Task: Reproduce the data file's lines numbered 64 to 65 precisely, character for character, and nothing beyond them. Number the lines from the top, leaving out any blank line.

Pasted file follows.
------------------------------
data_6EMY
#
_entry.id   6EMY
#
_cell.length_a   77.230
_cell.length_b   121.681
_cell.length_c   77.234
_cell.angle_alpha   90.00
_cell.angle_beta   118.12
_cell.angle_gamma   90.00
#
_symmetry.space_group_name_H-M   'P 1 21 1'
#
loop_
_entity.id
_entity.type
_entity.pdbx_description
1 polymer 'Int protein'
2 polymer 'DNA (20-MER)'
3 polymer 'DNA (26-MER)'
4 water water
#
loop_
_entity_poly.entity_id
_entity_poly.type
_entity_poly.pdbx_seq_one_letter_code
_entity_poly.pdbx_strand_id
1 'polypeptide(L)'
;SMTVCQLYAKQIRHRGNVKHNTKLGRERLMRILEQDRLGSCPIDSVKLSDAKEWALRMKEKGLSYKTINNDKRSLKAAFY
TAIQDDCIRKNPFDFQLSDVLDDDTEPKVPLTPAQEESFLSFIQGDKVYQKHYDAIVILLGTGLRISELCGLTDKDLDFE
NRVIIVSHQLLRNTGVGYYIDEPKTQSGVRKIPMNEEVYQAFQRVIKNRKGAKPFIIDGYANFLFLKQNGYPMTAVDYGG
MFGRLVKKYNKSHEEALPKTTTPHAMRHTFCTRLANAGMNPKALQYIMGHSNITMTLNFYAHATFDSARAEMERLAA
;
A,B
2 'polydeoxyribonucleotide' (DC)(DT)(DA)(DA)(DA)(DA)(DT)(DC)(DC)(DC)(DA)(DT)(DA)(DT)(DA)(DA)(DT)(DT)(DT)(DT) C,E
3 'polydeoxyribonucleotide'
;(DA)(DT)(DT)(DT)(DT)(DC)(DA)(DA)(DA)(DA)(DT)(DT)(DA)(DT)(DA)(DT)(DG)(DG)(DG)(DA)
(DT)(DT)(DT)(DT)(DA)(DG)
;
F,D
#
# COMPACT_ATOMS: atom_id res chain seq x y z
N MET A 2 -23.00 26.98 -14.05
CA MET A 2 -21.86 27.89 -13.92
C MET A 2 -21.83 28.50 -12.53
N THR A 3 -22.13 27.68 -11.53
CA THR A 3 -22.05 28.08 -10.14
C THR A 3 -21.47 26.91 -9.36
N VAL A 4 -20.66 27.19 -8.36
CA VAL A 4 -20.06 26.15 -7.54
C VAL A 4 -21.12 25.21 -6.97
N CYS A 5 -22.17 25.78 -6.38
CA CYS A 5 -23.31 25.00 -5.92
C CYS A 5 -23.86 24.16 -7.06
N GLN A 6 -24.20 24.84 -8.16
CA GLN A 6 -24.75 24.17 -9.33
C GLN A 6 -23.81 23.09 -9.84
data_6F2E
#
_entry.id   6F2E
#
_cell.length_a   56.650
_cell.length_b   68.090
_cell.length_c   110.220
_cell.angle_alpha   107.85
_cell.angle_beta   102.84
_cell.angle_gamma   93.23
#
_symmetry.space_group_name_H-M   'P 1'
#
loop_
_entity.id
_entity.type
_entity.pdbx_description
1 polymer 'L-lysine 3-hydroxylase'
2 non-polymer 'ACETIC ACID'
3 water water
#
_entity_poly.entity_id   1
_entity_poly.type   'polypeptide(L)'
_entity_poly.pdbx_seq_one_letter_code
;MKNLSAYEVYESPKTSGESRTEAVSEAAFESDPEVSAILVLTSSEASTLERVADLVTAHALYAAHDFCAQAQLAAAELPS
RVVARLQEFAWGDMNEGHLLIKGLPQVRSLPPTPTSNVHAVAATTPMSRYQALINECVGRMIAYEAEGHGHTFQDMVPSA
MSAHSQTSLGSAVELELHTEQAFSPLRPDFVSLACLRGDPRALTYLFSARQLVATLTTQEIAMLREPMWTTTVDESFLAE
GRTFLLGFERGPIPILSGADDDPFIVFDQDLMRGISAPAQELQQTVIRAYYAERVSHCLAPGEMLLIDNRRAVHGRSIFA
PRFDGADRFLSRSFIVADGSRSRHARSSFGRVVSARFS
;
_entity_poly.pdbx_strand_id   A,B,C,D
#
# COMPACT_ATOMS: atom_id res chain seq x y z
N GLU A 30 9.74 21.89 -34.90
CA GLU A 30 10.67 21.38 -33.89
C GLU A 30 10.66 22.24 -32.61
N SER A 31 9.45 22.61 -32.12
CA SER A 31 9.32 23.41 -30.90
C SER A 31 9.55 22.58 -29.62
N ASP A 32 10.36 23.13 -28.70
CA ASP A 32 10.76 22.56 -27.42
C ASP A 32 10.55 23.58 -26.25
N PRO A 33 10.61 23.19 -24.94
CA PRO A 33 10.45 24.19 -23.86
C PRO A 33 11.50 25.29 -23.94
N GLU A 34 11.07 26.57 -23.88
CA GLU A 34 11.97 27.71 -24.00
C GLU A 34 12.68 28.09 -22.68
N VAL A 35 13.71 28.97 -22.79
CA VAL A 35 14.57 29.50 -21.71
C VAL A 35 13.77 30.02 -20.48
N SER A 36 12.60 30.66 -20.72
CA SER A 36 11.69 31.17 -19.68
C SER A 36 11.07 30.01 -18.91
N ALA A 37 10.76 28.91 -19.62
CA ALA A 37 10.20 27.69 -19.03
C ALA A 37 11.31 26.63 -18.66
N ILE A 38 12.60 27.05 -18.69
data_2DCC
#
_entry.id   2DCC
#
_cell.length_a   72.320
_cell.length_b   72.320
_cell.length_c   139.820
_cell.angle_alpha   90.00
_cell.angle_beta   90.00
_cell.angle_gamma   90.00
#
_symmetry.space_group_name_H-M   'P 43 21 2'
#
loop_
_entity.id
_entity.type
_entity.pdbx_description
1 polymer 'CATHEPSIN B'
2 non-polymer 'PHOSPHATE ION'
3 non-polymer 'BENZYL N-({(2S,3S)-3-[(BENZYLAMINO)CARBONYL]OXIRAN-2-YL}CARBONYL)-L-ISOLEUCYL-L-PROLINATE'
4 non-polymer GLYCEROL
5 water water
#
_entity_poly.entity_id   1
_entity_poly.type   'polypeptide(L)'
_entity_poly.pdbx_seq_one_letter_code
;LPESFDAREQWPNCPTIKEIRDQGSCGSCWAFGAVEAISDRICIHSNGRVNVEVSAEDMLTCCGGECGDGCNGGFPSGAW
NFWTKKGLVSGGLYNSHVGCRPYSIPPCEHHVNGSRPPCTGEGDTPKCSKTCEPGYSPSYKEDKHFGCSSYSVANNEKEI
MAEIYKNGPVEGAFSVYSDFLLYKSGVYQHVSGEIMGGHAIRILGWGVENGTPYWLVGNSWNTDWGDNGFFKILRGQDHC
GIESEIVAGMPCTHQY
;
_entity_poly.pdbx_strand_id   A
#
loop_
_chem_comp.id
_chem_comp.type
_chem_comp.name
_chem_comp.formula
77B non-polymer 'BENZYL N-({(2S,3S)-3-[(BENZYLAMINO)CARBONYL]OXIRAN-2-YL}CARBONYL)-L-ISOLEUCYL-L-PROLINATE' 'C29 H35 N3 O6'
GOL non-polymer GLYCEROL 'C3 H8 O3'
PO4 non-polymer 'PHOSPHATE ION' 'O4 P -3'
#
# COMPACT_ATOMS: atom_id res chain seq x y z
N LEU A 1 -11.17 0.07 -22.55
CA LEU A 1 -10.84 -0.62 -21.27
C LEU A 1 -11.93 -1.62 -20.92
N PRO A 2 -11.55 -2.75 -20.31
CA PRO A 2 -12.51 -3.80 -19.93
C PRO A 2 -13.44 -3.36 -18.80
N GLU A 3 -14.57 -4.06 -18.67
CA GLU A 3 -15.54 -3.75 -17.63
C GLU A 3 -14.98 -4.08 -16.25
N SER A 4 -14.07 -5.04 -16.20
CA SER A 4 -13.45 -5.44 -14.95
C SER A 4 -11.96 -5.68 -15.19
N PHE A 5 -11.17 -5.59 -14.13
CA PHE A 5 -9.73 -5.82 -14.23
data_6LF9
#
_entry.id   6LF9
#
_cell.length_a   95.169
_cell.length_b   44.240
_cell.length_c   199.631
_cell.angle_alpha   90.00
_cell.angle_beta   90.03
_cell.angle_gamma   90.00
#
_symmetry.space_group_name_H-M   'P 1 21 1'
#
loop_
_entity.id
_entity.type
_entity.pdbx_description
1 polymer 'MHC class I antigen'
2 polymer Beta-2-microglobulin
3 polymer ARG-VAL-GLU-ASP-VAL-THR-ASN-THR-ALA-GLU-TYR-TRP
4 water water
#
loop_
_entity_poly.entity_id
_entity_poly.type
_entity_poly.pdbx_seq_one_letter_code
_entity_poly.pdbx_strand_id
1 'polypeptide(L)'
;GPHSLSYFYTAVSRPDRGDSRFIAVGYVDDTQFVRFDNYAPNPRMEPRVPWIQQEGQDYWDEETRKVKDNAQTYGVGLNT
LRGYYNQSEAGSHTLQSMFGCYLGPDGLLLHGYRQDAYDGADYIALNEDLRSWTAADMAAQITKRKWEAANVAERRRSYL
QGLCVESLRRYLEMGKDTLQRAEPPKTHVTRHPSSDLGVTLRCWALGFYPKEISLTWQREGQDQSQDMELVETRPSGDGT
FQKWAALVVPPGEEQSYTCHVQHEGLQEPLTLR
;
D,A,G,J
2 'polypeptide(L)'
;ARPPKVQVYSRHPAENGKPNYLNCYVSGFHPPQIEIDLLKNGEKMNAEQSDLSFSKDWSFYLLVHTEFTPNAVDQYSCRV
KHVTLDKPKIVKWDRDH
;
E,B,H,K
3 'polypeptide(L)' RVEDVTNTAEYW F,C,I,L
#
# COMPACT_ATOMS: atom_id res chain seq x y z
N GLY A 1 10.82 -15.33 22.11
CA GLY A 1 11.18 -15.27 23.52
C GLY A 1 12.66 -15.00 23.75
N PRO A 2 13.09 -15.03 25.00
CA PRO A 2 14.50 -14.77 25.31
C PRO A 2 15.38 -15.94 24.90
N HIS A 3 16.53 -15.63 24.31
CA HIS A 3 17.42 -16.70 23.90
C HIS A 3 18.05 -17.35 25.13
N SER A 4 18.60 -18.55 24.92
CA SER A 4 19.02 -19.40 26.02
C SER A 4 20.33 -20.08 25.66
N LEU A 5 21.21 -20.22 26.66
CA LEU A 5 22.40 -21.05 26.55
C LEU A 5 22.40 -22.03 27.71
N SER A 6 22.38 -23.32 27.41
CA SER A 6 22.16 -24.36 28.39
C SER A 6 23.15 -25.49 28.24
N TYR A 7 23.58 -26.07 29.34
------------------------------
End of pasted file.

_cell.length_c   110.220
_cell.angle_alpha   107.85